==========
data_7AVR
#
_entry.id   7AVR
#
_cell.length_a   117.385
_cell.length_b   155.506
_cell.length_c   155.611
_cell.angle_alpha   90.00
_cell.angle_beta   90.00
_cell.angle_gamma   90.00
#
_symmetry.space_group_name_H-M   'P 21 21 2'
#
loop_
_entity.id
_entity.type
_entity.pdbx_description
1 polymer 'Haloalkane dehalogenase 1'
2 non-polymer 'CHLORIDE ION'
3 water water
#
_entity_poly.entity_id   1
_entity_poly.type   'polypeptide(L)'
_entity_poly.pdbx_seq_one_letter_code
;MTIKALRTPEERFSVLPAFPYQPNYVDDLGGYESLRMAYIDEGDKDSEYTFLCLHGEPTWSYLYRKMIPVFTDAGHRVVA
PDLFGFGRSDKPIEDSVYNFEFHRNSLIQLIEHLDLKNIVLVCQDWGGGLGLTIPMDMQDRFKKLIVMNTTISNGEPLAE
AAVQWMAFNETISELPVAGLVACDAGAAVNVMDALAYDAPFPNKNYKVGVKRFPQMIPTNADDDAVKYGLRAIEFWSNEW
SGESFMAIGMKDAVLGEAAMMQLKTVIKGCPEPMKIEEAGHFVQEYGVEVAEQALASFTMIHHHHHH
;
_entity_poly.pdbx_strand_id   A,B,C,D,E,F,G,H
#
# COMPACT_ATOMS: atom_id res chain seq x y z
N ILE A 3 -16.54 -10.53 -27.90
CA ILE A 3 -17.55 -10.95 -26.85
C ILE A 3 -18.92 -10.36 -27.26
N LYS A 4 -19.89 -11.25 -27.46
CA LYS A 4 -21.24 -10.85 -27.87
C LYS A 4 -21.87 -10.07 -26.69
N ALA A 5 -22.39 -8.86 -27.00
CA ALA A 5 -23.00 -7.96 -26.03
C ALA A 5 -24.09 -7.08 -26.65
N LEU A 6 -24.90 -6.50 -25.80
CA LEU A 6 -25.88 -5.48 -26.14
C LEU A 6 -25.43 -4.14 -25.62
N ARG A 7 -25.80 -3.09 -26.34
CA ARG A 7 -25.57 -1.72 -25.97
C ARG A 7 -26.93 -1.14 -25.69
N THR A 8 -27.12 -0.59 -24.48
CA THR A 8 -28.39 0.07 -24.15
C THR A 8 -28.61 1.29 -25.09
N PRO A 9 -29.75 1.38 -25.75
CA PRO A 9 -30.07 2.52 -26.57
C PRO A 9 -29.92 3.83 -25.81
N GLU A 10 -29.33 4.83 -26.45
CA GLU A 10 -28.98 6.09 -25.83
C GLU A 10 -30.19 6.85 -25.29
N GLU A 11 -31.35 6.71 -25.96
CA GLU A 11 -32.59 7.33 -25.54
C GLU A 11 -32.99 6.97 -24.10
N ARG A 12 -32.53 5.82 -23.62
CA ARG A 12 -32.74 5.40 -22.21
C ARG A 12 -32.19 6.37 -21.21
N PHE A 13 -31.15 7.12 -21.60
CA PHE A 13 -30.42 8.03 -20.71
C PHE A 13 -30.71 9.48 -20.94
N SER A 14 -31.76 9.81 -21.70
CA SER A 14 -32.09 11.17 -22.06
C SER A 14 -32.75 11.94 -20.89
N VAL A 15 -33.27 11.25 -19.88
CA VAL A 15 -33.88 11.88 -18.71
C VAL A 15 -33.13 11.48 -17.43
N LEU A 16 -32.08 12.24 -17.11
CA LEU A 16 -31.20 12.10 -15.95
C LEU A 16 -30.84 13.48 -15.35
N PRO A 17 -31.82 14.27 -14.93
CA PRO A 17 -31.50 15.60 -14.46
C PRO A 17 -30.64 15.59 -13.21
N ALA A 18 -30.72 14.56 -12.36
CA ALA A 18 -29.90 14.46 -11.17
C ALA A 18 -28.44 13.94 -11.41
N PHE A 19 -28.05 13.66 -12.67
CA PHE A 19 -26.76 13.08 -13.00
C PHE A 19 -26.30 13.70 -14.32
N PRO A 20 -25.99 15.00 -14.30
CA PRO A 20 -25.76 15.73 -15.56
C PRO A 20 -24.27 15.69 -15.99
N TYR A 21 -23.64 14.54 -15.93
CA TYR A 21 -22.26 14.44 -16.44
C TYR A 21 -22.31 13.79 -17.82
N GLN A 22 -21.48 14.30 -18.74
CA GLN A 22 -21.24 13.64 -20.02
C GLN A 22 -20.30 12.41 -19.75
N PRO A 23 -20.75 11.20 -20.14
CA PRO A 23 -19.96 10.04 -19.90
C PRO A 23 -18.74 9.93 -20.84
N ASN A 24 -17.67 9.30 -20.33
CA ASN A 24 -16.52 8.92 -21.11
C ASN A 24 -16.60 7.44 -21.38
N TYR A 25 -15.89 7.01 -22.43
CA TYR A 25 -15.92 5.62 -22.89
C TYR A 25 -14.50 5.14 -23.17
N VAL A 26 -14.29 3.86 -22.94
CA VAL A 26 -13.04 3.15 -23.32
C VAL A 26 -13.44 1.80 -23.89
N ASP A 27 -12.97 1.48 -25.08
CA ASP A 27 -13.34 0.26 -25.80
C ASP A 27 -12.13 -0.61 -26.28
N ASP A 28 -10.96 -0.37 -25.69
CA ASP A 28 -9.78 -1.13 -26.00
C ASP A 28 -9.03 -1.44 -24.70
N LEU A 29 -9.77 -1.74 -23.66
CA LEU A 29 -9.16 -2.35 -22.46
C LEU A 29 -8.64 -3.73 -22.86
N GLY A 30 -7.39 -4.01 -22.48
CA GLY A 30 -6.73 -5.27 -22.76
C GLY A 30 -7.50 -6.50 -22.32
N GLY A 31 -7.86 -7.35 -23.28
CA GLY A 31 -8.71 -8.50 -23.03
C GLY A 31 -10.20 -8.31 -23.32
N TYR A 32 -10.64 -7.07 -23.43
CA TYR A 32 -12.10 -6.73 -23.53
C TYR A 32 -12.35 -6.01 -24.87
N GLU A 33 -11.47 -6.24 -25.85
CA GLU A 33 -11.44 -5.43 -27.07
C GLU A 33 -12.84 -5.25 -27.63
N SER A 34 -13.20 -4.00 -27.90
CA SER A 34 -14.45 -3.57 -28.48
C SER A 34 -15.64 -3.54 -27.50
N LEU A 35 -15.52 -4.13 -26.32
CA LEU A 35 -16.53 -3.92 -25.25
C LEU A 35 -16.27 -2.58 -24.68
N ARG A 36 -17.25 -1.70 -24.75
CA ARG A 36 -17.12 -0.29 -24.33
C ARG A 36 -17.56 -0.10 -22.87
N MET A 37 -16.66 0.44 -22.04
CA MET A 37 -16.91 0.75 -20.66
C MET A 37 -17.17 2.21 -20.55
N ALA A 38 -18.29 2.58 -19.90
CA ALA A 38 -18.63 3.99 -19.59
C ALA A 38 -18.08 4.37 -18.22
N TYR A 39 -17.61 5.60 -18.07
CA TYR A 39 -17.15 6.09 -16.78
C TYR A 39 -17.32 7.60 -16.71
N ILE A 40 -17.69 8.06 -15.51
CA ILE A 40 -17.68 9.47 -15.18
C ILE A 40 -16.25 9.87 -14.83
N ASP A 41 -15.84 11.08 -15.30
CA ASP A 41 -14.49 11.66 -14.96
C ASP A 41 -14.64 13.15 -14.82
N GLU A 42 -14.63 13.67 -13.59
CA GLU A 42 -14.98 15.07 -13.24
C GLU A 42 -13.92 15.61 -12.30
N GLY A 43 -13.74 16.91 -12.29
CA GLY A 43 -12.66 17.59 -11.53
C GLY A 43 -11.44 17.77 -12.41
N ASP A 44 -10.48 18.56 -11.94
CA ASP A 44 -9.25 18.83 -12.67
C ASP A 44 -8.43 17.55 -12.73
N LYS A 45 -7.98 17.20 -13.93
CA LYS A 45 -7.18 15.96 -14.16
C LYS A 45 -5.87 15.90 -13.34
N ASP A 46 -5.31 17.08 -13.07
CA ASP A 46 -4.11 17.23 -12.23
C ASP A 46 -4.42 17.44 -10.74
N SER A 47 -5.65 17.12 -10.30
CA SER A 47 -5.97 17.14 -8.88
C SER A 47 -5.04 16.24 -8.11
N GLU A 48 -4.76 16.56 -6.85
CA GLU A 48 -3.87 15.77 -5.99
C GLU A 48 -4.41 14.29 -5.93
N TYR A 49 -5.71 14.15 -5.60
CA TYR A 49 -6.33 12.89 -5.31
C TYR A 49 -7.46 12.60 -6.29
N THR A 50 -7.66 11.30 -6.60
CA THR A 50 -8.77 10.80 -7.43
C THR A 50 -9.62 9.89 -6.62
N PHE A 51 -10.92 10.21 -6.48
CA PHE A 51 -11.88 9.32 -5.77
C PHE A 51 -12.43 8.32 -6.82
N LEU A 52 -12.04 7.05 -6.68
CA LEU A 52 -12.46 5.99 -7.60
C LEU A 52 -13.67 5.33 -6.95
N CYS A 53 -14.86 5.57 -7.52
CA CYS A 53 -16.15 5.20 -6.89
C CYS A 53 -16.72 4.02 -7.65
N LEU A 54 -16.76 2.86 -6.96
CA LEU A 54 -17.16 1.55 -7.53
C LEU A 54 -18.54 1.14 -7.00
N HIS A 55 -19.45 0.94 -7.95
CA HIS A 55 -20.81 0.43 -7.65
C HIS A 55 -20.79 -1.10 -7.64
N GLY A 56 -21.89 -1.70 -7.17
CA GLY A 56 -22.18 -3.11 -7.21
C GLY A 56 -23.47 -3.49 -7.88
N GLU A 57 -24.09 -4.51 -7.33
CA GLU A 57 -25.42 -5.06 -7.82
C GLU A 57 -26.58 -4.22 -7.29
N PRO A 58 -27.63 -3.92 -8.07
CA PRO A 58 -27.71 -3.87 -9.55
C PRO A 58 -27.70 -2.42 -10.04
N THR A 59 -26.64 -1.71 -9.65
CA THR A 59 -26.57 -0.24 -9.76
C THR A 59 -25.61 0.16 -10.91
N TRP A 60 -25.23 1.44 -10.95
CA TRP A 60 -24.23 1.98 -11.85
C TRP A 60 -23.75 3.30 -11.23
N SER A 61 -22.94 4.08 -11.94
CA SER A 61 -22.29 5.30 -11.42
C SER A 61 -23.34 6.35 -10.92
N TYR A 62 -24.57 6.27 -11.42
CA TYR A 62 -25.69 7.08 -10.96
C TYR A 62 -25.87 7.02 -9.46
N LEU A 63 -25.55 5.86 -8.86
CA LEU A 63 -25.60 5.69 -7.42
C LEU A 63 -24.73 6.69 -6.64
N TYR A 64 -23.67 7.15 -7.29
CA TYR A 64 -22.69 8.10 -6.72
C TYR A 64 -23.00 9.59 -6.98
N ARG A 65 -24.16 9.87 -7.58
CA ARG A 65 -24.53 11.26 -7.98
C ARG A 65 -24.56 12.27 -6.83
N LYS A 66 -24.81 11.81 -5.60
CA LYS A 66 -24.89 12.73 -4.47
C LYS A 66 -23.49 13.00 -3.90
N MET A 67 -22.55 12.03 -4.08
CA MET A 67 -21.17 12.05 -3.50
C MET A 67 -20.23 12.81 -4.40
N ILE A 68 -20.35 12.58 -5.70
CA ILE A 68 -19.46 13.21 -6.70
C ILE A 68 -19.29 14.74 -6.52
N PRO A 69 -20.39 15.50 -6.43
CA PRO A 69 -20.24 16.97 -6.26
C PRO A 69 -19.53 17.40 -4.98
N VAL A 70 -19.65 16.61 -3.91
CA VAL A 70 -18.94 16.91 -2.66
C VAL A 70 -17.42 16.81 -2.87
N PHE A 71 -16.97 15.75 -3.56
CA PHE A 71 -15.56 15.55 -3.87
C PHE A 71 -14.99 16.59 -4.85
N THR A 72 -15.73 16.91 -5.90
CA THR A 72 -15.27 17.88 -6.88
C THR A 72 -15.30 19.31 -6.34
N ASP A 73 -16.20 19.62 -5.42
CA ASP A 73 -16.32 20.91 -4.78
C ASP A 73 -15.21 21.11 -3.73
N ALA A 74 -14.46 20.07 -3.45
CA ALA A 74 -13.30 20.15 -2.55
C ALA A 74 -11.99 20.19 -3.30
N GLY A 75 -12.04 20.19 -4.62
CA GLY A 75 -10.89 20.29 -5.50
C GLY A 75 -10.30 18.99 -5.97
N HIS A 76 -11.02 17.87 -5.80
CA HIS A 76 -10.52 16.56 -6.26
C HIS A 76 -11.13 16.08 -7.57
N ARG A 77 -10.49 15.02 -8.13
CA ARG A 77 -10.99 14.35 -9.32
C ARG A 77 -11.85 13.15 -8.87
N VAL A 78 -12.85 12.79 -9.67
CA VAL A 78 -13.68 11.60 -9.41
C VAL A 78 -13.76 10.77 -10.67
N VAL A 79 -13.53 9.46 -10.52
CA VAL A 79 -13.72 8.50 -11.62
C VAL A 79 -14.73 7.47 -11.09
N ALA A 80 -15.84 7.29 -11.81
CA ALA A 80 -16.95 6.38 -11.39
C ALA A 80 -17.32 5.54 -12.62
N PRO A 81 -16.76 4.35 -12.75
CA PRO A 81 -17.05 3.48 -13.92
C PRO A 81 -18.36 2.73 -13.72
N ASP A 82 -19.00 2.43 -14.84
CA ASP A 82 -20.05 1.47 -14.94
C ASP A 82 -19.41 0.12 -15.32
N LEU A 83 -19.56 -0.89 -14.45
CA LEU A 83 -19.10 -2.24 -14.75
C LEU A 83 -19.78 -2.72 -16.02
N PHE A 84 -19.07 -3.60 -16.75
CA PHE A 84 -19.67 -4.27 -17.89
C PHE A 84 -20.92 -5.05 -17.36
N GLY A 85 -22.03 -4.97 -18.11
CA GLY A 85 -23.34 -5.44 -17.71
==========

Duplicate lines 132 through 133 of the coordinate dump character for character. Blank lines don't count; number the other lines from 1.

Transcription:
N ARG A 36 -17.25 -1.70 -24.75
CA ARG A 36 -17.12 -0.29 -24.33